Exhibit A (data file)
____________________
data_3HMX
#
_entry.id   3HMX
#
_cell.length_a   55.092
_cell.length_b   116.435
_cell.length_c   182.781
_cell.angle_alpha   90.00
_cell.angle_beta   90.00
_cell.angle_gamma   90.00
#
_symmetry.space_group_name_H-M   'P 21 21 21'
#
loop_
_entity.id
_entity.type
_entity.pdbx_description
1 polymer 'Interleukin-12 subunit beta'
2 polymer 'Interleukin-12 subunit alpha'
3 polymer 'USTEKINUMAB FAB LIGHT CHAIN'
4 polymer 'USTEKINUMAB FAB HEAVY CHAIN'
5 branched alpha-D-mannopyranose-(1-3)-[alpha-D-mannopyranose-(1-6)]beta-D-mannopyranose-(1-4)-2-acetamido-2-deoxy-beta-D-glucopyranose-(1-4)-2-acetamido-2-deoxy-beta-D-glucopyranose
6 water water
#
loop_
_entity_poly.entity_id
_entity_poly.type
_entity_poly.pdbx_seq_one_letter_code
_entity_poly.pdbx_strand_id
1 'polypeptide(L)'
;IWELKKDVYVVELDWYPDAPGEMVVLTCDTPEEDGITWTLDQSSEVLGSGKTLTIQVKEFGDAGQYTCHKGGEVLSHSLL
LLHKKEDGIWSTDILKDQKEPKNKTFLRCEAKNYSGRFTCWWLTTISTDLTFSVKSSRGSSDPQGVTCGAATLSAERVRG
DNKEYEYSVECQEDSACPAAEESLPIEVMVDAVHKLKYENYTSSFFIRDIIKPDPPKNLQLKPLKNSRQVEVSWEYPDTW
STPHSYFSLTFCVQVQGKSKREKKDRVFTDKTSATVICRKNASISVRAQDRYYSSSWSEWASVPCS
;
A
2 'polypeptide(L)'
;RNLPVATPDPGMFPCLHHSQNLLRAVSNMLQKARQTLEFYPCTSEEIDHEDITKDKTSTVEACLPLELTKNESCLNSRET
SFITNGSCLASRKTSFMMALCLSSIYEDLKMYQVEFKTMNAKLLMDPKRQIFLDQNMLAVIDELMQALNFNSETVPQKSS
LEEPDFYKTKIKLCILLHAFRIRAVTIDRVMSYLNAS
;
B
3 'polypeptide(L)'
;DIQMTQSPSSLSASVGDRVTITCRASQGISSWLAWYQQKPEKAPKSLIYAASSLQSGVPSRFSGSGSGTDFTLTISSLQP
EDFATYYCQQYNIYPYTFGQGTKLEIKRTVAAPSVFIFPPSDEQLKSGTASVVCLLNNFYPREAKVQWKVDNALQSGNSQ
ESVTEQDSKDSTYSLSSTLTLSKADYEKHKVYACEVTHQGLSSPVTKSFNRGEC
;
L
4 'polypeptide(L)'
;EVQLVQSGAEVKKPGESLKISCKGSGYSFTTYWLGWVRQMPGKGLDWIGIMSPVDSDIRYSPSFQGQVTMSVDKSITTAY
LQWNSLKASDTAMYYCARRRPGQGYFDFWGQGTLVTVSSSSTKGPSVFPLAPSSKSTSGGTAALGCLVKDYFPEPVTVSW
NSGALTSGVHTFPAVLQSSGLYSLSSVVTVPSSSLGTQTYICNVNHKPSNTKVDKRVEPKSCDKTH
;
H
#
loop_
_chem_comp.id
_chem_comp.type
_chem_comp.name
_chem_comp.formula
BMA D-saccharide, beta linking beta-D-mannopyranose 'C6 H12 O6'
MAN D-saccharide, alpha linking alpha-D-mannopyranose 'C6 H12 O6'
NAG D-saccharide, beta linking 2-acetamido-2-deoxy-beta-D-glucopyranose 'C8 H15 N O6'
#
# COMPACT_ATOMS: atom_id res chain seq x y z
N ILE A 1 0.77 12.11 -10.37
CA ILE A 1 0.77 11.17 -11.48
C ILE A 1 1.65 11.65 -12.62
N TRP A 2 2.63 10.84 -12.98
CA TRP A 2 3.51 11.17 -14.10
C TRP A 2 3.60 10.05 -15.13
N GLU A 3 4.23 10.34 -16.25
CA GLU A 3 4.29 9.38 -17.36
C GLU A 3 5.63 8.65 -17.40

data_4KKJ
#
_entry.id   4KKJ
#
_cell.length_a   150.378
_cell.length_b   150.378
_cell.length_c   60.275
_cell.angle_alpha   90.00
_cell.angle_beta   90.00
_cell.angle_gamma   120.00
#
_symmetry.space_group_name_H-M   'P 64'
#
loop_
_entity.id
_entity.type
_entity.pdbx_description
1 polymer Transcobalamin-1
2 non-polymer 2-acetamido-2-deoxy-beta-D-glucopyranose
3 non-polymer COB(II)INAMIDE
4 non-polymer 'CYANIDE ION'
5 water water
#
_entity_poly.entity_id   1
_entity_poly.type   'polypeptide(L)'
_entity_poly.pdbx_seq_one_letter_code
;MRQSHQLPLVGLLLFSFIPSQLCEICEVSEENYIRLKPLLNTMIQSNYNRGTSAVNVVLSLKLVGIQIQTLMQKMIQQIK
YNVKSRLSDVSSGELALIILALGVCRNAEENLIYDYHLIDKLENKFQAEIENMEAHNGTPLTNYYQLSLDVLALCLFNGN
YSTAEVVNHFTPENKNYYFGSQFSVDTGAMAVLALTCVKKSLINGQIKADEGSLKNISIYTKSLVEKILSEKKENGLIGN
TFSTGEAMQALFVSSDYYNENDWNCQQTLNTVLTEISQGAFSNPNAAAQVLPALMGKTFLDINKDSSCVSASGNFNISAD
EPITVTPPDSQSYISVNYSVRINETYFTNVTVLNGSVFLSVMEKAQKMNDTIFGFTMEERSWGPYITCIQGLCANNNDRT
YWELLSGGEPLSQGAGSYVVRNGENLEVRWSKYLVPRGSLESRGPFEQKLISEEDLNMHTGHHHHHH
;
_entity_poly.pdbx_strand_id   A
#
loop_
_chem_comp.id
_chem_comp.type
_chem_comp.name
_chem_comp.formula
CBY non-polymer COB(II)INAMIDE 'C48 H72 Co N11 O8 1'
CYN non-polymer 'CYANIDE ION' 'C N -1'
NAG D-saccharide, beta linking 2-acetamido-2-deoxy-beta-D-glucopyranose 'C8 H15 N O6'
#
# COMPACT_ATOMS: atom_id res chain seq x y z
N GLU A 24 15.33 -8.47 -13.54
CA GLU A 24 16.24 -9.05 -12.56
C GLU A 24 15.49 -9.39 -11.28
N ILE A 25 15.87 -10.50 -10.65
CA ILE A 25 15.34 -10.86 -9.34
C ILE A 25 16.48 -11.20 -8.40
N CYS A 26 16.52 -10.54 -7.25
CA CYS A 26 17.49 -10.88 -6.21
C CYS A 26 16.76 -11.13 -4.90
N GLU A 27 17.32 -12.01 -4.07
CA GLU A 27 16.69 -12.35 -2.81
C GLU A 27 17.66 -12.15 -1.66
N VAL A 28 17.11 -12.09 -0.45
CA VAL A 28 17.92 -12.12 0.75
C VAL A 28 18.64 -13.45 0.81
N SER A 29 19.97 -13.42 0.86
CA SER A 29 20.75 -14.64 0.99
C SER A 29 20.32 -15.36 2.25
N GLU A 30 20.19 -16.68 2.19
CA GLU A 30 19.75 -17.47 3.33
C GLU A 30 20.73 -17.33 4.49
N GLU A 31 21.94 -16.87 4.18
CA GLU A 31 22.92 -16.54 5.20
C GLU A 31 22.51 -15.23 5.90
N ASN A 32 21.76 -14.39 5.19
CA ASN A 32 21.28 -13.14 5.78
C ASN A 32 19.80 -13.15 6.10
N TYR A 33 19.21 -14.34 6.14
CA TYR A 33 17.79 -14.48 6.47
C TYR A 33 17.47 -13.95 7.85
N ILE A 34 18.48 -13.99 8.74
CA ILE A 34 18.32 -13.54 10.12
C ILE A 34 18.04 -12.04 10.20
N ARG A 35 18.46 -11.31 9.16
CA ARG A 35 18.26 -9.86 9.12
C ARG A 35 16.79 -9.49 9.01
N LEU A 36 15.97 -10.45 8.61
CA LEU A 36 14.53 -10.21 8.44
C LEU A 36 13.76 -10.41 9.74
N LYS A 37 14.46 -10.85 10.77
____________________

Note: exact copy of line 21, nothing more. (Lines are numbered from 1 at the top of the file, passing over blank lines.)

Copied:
4 polymer 'USTEKINUMAB FAB HEAVY CHAIN'